Two-stage metabolic remodelling in macrophages in response to lipopolysaccharide and interferon-γ stimulation


In response to signals associated with infection or tissue damage, macrophages undergo a series of dynamic phenotypic changes. Here we show that during the response to lipopolysaccharide and interferon-γ stimulation, metabolic reprogramming in macrophages is also highly dynamic. Specifically, the tricarboxylic acid cycle undergoes a two-stage remodelling: the early stage is characterized by a transient accumulation of intermediates including succinate and itaconate, whereas the late stage is marked by the subsidence of these metabolites. The metabolic transition into the late stage is largely driven by the inhibition of the pyruvate dehydrogenase complex (PDHC) and the oxoglutarate dehydrogenase complex (OGDC), which is controlled by the dynamic changes in the lipoylation state of both PDHC and OGDC E2 subunits and phosphorylation of the PDHC E1 subunit. This dynamic metabolic reprogramming results in a transient metabolic state that strongly favours hypoxia-inducible factor-1α (HIF-1α) stabilization during the early stage, which subsides by the late stage; consistently, HIF-1α levels follow this trend. This study elucidates a dynamic and mechanistic picture of metabolic reprogramming in lipopolysaccharide and interferon-γ stimulated macrophages, and provides insights into how changing metabolism can regulate the functional transitions in macrophages over the course of an immune response.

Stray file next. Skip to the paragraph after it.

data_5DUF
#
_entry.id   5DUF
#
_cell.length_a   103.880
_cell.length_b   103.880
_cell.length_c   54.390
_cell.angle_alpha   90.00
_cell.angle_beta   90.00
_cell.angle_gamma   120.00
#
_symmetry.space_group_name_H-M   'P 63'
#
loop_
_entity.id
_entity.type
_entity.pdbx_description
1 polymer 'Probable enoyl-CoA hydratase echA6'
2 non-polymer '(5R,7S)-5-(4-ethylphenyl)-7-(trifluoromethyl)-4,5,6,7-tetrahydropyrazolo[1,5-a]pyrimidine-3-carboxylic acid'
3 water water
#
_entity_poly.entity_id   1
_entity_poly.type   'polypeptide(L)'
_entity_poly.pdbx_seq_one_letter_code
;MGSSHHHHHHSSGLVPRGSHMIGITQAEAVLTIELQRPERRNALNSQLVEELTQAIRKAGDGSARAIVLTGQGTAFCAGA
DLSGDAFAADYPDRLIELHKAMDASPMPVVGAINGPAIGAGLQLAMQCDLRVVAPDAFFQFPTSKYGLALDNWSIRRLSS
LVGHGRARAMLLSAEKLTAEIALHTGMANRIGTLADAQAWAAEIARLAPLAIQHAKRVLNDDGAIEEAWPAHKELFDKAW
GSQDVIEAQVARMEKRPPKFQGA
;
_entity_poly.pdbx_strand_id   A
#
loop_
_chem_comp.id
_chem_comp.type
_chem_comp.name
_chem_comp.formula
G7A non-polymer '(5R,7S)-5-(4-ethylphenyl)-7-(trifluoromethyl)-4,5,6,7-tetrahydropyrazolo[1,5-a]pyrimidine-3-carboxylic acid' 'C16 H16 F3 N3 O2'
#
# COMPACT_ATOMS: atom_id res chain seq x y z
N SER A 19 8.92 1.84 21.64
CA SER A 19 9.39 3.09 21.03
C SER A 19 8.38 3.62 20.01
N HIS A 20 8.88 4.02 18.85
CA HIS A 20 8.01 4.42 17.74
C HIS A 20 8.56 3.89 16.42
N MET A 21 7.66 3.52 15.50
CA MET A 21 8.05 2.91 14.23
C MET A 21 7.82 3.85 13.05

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Fig. 1: Macrophages undergo dynamic metabolomic and functional changes in response to LPS and IFN-γ stimulation.
Fig. 2: Glucose labelling reveals dynamic reprogramming of TCA cycle flux in LPS and IFN-γ stimulated macrophages.
Fig. 3: Glutamine labelling reveals remodelling of TCA cycle flux at the late stage.
Fig. 4: Activities of PDHC and OGDC decrease in response to LPS and IFN-γ exposure.
Fig. 5: Changes in key metabolite levels correlate with changes in HIF-1α protein and histone methylation.
Fig. 6: Dynamic regulation of PDHC and OGDC in LPS and IFN-γ stimulated macrophages.
Fig. 7: Alternative substrate use in LPS and IFN-γ stimulated macrophages.
Fig. 8: Two-stage remodelling of the TCA cycle in LPS and IFN-γ stimulated macrophages.

Data availability

The data that support the findings of this study are available from the corresponding author upon request.


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This work is primarily supported by the Morgridge Institute for Research (start-up fund for J.F.). Additionally, R.S.E. is supported by NIH grant no. R01DK66600, D.J.P. is supported by NIH grant no. R35GM130294. The authors would like to thank the University of Wisconsin Carbone Cancer Center. This is supported in part by NIH/NCI grant no. P30CA014520—UW Cancer Center Support Grant. The authors would also like to thank Yatrik Shah at the University of Michigan for sharing the ODD-luc mice.

Author information

J.F. and G.L.S. designed the study and analyzed data. E.C.B. performed and analyzed data from DCA treatment experiments. S.V.J. carried out and analyzed data from palmitic-acid labeling studies. F.J.Y. performed some cytokine assays and qPCR. A.R.J. carried out the isolation and analysis of histones. G.L.S. performed all remaining experiments. R.S.E. contributed to the investigation of the role of metabolites in regulating HIF-1α. D.J.P. contributed to the identification of changing lipoylation as a mechanism for PDHC and OGDC regulation. G.L.S. and J.F. wrote the manuscript. R.S.E. and D.J.P. edited the manuscript.

Correspondence to Jing Fan.

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